Main Uber Wald Discussion

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06:33:57 PM Nov 13th 2012
No, German aristocrats were pretty non-existent in most parts of the Eastern Europe. The association of the German with Uberwald comes from the fact, that Transilvania, popularized by the seminal Bram Stoker's novel was a part of Austro-Hungarian Empire, where a large part of nobility (and virtually all _ruling_ nobility) was of Germanic origin. And that's dead center of Europe. Anything East was Russian Empire, where German-speaking people were pretty scarce.
09:44:25 AM May 19th 2011
There was a lot of arguing under the entry for Girl Genius. None of it really looked relevant to the page, but I figured I'd post it here in case somebody felt like re-adding it in a non-Nattery fashion:
  • The castle and town Sturmhalten is presumably a mis-translation by the authors of the English Stormhold. Unfortunately the authors did not look in a dictionary, or looked up the wrong entry, because they confused the noun "(strong)hold", meaning a keep, fortress or castle, with the verb "to hold". So they arrived at "storm = sturm" and "to hold = halten", when the correct translation into German would have yielded Sturmfestung or, for a more archaic feeling, Sturmfeste. * sigh*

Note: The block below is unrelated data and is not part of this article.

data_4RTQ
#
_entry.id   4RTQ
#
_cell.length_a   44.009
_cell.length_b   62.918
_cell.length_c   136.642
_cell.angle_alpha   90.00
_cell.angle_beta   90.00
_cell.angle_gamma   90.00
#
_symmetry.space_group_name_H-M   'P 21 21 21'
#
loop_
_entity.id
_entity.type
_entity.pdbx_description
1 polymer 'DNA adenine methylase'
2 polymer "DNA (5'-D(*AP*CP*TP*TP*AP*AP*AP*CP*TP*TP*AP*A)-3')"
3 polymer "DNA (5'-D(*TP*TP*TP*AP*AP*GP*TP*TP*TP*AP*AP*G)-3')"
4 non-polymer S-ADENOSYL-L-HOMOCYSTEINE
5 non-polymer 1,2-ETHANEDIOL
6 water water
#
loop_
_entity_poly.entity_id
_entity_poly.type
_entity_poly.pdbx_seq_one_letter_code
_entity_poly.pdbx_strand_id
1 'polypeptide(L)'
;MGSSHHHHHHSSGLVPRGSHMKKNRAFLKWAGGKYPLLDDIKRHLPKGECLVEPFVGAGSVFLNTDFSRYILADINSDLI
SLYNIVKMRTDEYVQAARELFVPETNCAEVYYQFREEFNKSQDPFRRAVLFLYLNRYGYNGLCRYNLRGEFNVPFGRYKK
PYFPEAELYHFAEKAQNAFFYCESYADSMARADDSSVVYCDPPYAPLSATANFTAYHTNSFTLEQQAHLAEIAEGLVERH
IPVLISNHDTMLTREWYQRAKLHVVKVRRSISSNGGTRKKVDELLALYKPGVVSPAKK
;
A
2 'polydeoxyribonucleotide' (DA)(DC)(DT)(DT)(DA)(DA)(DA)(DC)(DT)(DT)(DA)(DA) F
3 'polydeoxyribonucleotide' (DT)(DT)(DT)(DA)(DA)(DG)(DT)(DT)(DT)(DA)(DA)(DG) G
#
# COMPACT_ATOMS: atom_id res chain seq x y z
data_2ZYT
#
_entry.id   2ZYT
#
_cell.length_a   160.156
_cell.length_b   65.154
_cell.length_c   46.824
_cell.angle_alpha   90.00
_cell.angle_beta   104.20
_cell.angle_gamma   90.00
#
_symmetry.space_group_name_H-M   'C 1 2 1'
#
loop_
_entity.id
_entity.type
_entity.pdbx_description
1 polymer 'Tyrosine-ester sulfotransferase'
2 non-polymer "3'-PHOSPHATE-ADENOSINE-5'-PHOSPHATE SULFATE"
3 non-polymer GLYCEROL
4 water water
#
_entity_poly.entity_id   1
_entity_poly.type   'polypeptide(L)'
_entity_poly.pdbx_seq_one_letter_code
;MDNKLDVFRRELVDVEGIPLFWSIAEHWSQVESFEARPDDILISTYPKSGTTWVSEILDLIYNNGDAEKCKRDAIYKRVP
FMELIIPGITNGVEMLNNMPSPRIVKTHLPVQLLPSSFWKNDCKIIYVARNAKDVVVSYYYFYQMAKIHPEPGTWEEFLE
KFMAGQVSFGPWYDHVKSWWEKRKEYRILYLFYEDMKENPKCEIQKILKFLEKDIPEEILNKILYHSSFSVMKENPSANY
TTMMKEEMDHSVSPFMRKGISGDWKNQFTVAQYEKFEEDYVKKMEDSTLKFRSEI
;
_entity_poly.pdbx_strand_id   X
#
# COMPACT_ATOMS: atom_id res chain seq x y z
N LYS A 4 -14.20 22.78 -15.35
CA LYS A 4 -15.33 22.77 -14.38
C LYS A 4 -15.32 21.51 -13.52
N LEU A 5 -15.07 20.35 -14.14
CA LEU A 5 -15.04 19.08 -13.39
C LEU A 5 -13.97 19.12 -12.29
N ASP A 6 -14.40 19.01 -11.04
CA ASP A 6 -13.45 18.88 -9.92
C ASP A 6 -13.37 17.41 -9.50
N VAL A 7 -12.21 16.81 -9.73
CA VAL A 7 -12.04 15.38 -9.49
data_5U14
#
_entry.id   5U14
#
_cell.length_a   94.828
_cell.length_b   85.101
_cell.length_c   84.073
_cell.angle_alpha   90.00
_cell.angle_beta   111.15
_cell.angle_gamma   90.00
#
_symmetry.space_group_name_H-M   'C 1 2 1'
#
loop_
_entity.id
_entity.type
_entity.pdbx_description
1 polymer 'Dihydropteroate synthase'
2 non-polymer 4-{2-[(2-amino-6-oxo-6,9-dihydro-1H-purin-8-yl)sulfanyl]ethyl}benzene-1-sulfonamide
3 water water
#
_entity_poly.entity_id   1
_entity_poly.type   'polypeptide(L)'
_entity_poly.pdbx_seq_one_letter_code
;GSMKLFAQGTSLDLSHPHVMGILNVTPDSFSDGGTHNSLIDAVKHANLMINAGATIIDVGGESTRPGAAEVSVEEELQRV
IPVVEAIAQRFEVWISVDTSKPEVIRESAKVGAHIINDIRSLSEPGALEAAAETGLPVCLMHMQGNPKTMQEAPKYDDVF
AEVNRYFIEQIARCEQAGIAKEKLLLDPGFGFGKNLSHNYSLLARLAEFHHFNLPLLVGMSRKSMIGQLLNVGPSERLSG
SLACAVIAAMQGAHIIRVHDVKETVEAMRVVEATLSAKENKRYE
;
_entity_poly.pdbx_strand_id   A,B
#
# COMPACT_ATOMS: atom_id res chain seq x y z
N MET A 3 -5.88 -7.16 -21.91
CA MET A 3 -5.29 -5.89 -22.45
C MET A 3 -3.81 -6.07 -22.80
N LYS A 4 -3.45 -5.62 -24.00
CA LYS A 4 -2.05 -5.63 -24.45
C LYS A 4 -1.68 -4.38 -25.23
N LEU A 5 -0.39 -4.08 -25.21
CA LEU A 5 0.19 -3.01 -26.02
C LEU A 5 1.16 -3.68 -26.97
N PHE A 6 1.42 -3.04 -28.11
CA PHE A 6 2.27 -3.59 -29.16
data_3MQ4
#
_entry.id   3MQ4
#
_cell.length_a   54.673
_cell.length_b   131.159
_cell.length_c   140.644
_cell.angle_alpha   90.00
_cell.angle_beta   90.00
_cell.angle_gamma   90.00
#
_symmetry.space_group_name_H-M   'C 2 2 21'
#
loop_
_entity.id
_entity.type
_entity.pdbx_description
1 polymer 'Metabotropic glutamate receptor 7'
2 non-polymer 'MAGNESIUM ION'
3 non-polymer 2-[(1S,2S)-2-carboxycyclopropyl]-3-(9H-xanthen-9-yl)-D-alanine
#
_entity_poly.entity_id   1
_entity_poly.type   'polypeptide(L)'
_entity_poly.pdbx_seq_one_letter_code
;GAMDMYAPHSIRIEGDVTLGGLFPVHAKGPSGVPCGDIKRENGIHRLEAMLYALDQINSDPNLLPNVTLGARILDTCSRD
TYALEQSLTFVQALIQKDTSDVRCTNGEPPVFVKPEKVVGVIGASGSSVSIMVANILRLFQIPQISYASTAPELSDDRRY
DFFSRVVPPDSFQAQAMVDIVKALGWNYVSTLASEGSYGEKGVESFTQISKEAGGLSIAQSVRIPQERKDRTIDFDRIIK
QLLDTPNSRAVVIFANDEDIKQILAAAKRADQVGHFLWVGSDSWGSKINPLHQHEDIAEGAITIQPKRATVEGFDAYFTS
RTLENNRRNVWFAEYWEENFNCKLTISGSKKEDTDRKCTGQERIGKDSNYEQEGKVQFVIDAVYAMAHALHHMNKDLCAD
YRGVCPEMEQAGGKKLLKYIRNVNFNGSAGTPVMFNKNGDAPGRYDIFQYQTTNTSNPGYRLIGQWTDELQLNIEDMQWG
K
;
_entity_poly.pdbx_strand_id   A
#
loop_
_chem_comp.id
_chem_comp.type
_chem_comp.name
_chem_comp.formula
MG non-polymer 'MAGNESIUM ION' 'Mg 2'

• It could be a mistranslation... or perhaps they could actually mean "to hold the storm", as in to hold the power of lightning in your Sparky hand. Wouldn't surprise me either way.
      • Considering that the distinguishing feature of the town's keep is a lightning moat...
    • It could also mean "we hold the storm" or "we keep the storm" since halten is used as the conjugation for the plural first person. This makes sense given Tarvek's revelation that he is the lineal descendant of the Storm King and the current Storm King. The family's name, "Sturmvoraus", likewise means "ahead of the storm".
    • And, to take a third alternate, it could mean "to/we hold the storm" in the sense that it holds the Sturmvoraus family and their "stormy" relations-they're noted to be a particularly virulent and venomous family, and giving them a little power struggle to nurse keeps them out of everyone else's hair. Regardless of how you interpret the name, Sturmhalten certainly captures the spirit of the trope, which in Discworld is acknowledged as being, politically speaking, "not so much a country as an argument."
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